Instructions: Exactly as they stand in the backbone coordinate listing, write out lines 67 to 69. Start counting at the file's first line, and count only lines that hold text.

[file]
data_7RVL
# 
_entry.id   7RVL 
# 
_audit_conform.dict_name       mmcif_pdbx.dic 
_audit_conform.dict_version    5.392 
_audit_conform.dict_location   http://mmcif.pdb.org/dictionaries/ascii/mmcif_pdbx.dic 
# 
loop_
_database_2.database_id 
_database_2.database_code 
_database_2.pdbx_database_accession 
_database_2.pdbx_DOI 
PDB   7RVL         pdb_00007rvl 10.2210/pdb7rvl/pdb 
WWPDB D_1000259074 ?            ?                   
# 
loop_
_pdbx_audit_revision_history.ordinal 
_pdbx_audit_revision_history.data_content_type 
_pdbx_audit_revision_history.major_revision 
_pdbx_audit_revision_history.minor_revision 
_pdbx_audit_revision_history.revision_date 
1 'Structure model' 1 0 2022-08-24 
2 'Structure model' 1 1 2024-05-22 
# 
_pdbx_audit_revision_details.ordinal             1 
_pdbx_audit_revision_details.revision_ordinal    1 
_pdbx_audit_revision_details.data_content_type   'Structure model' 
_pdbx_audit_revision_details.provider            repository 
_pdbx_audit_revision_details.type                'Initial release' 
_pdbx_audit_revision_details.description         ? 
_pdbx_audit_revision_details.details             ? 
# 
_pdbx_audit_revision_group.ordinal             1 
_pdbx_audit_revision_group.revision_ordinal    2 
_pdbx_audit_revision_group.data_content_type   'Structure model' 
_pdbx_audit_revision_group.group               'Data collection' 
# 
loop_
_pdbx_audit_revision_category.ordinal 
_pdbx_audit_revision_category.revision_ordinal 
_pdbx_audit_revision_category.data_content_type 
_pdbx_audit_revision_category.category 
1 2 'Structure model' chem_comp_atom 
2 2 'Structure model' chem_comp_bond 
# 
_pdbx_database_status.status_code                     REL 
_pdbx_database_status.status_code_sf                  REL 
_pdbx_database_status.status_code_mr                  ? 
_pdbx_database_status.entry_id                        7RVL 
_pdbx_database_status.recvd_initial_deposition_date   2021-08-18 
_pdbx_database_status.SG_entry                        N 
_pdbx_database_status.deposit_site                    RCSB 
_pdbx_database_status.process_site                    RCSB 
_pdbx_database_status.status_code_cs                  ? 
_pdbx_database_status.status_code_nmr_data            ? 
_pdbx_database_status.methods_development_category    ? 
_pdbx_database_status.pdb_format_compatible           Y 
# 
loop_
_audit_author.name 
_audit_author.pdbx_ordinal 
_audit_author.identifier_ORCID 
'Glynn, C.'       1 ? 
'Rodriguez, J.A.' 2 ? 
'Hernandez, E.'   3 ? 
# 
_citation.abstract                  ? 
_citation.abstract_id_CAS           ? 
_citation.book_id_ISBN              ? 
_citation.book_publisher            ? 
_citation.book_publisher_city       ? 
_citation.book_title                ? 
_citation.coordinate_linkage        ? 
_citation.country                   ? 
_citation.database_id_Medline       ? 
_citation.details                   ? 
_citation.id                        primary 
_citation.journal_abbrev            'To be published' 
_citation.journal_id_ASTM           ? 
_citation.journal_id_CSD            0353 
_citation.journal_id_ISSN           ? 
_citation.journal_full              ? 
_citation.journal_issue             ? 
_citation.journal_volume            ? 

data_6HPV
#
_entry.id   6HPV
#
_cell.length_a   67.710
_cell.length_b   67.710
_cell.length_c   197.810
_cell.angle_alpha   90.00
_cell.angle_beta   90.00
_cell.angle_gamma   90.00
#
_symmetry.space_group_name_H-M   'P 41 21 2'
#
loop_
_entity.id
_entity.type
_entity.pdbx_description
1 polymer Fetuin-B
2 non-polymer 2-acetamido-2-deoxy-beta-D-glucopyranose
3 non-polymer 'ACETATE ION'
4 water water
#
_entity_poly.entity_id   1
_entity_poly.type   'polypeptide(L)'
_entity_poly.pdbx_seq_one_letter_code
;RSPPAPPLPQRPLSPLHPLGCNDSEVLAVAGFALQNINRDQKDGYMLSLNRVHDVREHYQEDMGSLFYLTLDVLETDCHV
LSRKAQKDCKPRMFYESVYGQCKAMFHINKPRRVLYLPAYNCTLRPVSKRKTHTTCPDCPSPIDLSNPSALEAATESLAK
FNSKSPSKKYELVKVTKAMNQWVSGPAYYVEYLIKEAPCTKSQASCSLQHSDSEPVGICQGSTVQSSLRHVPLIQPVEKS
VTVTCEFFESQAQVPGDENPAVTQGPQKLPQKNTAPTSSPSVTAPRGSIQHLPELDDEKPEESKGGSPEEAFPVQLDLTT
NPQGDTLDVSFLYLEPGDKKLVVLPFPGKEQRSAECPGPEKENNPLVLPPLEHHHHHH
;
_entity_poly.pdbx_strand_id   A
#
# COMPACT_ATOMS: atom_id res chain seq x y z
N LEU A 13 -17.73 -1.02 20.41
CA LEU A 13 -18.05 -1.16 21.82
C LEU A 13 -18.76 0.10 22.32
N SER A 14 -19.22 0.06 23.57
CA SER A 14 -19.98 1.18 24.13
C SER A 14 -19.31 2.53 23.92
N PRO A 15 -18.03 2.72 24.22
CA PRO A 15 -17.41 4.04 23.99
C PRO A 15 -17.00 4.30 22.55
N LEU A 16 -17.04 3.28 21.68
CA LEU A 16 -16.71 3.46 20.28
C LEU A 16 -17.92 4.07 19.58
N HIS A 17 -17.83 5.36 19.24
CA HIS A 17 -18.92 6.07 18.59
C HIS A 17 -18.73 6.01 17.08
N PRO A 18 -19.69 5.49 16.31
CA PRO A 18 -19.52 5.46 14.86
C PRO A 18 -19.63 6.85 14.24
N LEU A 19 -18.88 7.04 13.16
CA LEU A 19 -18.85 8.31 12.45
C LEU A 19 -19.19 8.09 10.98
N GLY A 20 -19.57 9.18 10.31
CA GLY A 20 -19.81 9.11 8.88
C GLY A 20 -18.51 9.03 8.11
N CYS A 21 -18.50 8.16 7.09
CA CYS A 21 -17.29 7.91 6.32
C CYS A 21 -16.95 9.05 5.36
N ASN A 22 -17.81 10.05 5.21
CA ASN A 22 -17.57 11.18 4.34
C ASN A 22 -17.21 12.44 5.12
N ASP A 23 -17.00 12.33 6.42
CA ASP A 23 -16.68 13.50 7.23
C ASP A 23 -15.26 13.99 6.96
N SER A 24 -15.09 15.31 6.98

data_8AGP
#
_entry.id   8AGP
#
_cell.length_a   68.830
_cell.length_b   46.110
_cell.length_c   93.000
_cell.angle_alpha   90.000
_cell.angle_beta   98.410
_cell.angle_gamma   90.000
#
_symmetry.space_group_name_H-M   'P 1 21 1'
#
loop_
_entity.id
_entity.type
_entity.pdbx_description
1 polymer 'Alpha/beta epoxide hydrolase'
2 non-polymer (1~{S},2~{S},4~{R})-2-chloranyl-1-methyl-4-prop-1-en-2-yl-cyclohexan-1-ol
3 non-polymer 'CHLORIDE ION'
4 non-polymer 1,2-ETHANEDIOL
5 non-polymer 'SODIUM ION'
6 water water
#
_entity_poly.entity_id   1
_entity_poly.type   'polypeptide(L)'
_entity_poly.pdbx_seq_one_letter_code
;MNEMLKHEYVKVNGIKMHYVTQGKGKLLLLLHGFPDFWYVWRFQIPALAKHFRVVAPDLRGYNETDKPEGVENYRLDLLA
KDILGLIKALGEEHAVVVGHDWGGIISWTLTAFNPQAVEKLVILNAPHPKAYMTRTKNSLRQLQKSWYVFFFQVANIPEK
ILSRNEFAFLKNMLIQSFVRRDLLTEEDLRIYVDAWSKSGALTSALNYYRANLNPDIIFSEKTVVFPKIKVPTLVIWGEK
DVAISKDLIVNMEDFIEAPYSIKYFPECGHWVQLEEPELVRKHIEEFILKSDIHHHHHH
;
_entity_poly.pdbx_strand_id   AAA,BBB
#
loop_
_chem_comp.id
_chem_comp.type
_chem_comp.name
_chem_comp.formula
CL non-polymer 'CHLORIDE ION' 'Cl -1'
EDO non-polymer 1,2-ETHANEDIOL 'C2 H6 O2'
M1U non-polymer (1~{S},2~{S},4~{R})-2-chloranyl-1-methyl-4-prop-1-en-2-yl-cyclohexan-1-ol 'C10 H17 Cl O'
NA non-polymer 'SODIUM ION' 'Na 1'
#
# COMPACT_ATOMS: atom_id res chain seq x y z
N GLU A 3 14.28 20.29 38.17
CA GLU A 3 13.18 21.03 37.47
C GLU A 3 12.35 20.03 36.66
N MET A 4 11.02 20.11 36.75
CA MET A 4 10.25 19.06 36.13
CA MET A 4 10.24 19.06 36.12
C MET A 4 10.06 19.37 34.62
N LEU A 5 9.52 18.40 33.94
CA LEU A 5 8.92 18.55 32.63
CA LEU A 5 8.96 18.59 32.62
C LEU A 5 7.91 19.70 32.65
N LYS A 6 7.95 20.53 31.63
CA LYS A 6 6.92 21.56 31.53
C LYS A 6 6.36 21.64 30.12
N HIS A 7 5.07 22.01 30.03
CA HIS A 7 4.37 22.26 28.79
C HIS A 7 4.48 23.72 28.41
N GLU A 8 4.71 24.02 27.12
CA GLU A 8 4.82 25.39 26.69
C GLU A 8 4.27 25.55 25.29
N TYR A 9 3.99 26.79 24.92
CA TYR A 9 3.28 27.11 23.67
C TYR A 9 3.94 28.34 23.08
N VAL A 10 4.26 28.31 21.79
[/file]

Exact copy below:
# 
_citation.abstract                  ? 
_citation.abstract_id_CAS           ? 